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James Redwood photo by Rose Redwood
James Redwood

SHORT STORY WRITER AND ALBANY LAW SCHOOL PROFESSOR, TO DISCUSS LOVE BENEATH THE NAPALM (2014), HIS PRIZE-WINNING STORY COLLECTION

NYS Writers Institute, February 18, 2014

4:15 p.m. Reading | Standish Room, Science Library, Uptown Campus



CALENDAR LISTING:

James Redwood, short story writer and Albany Law School professor, will read from and discuss his first story collection, Love Beneath the Napalm (2014), winner of the Notre Dame Review Book Prize, at 4:15 p.m., Tuesday, February 18, 2014 in the Standish Room, Science Library, on the University at Albany’s uptown campus. The event is sponsored by the New York State Writers Institute, and is free and open to the public.

 

PROFILE
James D. Redwood,
Professor of Law at Albany Law School, is the author of a first collection of stories, Love Beneath the Napalm (2014), inaugural winner of the newly-established Notre Dame Review Book Prize. Based on Redwood’s experiences in Vietnam in the 1970s, and on historical research, the stories are set in a variety of periods, from the Imperial and French Colonial administrations to the Vietnam War and its aftermath.

Writing in advance praise, James Carl Nelson, author of the acclaimed World War I history, The Remains of Company D: A Story of the Great War, said, “James D. Redwood’s Love Beneath the Napalm is a beautifully written and very human testament to a people who suffered untold horrors during the Vietnam War…. a haunting and very powerful collection of stories.” Robert Anderson, Flannery O’Connor Prize-winning author of Ice Age: Stories, said, “As the escalation of the Vietnam conflict nears its golden anniversary, James Redwood celebrates in quiet sepia, reflecting all the complexities of the war in this shoebox full of grainy and glowing human portraits.”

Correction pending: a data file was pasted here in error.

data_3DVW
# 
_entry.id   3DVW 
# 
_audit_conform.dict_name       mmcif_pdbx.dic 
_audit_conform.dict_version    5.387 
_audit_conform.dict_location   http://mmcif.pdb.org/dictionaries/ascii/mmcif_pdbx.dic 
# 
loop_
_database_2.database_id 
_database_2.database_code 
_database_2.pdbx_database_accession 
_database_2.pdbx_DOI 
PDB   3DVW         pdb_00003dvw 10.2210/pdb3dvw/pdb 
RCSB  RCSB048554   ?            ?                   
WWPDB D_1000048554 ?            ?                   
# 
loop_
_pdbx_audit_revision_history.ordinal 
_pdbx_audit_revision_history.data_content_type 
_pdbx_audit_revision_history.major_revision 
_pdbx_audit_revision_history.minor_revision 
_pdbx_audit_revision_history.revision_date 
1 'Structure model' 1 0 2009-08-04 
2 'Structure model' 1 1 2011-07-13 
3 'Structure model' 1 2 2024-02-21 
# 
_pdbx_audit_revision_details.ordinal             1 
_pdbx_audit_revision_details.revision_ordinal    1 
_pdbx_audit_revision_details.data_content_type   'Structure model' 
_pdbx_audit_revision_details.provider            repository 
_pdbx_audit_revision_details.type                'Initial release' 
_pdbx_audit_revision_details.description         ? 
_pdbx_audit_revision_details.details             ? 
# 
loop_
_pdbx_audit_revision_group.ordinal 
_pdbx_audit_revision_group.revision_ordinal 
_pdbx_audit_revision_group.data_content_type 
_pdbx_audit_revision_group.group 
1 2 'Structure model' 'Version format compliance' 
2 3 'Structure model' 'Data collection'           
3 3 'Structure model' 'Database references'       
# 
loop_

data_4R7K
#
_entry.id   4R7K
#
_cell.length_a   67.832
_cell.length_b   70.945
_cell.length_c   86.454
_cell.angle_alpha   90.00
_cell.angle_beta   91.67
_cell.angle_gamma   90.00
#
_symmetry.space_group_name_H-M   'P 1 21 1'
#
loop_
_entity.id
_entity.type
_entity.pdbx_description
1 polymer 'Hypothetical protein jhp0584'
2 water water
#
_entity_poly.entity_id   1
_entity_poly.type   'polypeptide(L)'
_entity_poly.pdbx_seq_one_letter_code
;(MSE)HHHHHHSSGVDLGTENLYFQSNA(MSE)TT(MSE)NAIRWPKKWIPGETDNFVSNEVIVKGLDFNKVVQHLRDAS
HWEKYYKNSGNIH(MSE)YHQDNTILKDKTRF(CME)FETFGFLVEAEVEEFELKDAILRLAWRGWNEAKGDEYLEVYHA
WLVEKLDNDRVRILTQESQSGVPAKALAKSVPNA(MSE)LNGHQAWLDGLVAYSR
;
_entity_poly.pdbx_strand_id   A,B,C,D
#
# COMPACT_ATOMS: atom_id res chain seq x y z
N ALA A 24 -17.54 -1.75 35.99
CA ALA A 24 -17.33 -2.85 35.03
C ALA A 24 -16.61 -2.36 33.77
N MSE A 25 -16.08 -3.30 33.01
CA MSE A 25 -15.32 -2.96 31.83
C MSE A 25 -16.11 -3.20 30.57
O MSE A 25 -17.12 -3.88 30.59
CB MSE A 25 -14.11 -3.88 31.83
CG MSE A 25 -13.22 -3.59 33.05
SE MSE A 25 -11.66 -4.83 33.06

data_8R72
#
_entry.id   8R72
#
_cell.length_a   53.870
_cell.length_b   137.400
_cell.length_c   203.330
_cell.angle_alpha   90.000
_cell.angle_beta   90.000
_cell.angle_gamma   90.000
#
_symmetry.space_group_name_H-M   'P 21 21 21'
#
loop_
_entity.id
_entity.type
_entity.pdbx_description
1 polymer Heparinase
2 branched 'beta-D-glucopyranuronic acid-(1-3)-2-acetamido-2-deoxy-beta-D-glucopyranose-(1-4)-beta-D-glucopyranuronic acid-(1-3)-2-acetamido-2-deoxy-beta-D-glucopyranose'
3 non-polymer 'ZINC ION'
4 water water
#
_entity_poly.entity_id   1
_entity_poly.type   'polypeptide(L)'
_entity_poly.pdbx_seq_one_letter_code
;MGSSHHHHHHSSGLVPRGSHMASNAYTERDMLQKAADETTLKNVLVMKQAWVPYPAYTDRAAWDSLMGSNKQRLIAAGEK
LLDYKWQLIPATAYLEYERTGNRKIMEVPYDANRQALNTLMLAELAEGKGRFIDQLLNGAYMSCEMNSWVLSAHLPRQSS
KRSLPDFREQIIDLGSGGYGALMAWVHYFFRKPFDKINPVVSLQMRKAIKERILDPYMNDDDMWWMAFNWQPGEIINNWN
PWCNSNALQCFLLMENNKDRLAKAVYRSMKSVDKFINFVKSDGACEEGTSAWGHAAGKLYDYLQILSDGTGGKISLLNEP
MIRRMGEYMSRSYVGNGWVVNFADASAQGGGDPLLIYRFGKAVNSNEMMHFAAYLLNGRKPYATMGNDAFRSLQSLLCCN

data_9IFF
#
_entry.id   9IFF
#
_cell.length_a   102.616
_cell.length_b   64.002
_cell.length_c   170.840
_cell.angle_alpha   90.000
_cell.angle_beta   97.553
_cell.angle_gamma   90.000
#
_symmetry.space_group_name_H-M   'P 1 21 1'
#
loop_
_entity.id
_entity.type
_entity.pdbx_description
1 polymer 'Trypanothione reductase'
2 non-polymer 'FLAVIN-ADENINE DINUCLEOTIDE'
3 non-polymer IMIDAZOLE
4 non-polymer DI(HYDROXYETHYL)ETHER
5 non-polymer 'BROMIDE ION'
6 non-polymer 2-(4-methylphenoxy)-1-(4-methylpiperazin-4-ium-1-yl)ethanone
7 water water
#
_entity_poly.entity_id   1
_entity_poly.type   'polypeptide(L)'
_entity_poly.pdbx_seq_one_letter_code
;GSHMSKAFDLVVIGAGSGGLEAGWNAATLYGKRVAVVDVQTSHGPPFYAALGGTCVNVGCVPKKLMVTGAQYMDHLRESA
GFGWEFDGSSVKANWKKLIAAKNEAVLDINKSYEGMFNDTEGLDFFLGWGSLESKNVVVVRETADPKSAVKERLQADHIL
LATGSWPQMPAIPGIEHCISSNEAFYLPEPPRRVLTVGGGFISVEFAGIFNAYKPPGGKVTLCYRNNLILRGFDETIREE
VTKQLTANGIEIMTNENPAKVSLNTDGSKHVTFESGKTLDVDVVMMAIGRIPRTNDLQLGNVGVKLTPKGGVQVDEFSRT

Many of the stories have been published previously in leading literary magazines, including the Virginia Quarterly Review, Black Warrior Review, Kenyon Review, North Dakota Quarterly, TriQuarterly, and the Notre Dame Review.

Redwood lived in Vietnam from 1972 to 1974, returning briefly in 1975 shortly before the fall of Saigon. During that time, he worked as an English teacher, and as a volunteer, and then later as a salaried employee, for a social welfare organization, the Shoeshine Boys Project, which was devoted to assisting street children displaced by the war by giving them a home, an education, and the opportunity to learn a trade.

Redwood has taught at Albany Law School since 1989. In addition to the new collection, he has completed a mystery novel set in San Francisco, the Central Valley of California, and the foothills of the Sierra Nevadas.  Among other projects, he is currently working on a novel, Pale Fate, set in Vietnam in 1969-1970, and an anthology of writings on legal ethics and literature.

Redwood recently participated in a Community Writing Workshop taught by Booker International Prize-winning author and UAlbany English Professor Lydia Davis under the auspices of the New York State Writers Institute.

For additional information, contact the Writers Institute at 518-442-5620 or online at http://www.albany.edu/writers-inst.